High spending stifles GCC private sector

A sharp rise in public spending in Gulf oil producers as part of counter-crisis fiscal expansion measures has stifled investment by the private sector which is already suffering from poor bank credit, recent regional reports showed.

While the surge in government expenditure has largely contributed to mitigating the downward economic impact of the 2008 global fiscal distress, it has created a misallocation of resources and needs to be scaled down, they said.

One report by NCB Capital, an affiliate of National Commercial Bank, Saudi Arabia’s largest bank, said the six-nation Gulf Cooperation Council (GCC) is in a very different position from the West and from many emerging markets as well.

“It is generally not vulnerable to the vagaries of the international bond markets, since most regional economies have not tapped them in significant ways. The region enjoys large surpluses and reserves which it has mobilised through government spending,” NCBC said in a two-page study.

“The principal risks in the GCC are two-fold. Firstly, government spending crowding out private investment, further amplified by a ratchet effect if government stimulus is not scaled back in a timely manner…..secondly, a misallocation of resources," the study said.

"While the Japanese bridges to nowhere are an extreme case, this tends to be a corollary of large-scale government spending everywhere….the risk in the GCC is made greater by the heavy reliance on government subsidies in key areas such as energy and water.”

GCC countries, sitting atop nearly 45 per cent of the world’s proven oil wealth, have sharply boosted public spending over the past two years within fiscal stimulus programmes designed to keep their economies on track and prevent them from sliding with other economies hit by the crisis.

Official figures showed the combined budgets of the six members swelled by nearly 14.4 per cent to a record high of $269.3 billion (Dh987 billion) in 2010 from a budgeted $235.4 billion (Dh862 billion) in 2009.

The fiscal expansion was aided by relatively high oil prices, which averaged just above $60 in 2009 and are projected to rise to nearly $70 this year. Both price levels are far higher than the $35-50 price range assumed by the GCC.

Analysts said the surge in government expenditure was also needed to offset a sharp slowdown in bank lending to the private sector as most banks have been forced by the crisis and regional debt defaults to squeeze their credit lines. Private sector establishments have also been reluctant to seek large loans.

“Lending momentum in the GCC continues its lacklustre track while large state spending programmes are unfolding. Small and medium-sized enterprises’ access to credit is structurally weak in the region, hampering recovery efforts,” said John Sfakianakis, chief economist at Banque Saudi Fransi.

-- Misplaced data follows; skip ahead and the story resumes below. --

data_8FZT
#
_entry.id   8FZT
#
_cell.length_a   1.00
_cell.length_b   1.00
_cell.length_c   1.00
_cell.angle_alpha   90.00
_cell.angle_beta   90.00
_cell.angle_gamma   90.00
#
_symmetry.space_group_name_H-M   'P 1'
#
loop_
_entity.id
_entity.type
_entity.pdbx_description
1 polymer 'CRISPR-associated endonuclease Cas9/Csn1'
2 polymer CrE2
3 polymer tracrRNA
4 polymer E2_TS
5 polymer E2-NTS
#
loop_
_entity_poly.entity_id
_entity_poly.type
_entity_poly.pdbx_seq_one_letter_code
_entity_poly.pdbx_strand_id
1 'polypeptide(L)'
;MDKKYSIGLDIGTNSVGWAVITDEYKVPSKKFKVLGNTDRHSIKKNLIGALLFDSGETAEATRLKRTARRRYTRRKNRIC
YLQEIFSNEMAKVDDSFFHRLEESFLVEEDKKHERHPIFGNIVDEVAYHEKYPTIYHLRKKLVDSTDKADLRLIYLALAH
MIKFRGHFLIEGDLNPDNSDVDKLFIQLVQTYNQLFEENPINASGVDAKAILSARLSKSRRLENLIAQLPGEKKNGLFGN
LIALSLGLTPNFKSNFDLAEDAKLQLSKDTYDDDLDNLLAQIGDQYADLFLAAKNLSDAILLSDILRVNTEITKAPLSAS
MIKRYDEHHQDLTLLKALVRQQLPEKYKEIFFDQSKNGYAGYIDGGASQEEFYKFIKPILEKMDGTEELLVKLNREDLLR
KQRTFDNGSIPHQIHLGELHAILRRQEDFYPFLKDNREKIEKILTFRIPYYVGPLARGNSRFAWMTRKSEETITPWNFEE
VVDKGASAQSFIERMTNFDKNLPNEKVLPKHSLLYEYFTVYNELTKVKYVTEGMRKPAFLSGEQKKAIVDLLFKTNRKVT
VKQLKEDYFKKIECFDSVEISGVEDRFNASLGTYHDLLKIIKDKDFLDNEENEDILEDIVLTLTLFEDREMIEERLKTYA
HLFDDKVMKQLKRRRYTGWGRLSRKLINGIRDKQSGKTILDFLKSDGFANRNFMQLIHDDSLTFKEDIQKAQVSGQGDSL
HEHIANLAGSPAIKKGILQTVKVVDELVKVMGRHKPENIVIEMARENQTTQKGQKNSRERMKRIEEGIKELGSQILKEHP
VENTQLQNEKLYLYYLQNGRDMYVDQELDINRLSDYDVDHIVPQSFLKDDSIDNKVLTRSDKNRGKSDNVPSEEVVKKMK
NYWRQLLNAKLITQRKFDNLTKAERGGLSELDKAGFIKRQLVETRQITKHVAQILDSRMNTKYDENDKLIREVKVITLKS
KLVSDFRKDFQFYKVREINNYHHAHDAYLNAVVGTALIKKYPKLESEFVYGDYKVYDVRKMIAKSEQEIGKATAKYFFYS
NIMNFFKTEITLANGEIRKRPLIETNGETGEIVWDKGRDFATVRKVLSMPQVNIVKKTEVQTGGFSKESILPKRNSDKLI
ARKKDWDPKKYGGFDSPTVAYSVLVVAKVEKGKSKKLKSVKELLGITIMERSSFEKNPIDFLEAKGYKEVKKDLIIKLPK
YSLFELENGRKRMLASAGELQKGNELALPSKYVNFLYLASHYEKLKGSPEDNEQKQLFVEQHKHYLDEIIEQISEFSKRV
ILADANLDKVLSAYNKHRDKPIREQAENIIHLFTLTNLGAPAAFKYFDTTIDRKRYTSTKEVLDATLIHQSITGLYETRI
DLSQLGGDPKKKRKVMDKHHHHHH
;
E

“The private sector will have to rediscover itself away from the property sector and venture anew. Bond issuance expected to be less robust. Gulf businesses continue to face tough financing conditions," he wrote in a 40-page global economic report for the French Credit Agricole Bank.

"Annual credit growth among Gulf banking systems tumbled from double-digit levels of 20-60 per cent in 2008 to near-zero loan expansion last year – and the momentum in lending has been very slow to resume a modest recovery pace,” he added in the article.

In a recent study, a well-known US economist based in Saudi Arabia urged regional nations to curb spiraling spending in anticipation of lower oil prices.

Brad Bourland, Chief economist at the Riyadh-based Jadwa Investments, said higher government spending was needed to counter the crisis.

But he cautioned that oil prices are not expected to match the steady rise in expenditure and this could result in a painful fiscal situation in the region.

Bourland stressed that GCC governments need to keep spending at reasonable levels since public expenditure is vital for the creation of jobs and economic growth as the public sector still accounts for the bulk of the group’s economy.

“There are concerns about the steady increase in government spending in the GCC…oil prices are not expected to rise from their $70 level on a steady basis by $5 to $6 a barrel, which is much needed for the governments in this part of the world to balance their budgets,” Bourland said.

“As you know, governments in the GCC increase spending to ensure employment for their citizens and support growth…so I think this high spending will continue and continue because government expenditure is the main driver of growth in the countries of this region…I believe they should now be watchful because this excessive spending can not be supported by a similar increase in oil prices in the next four years…they should also be careful about any unexpected developments when the next crisis hits,” he added.


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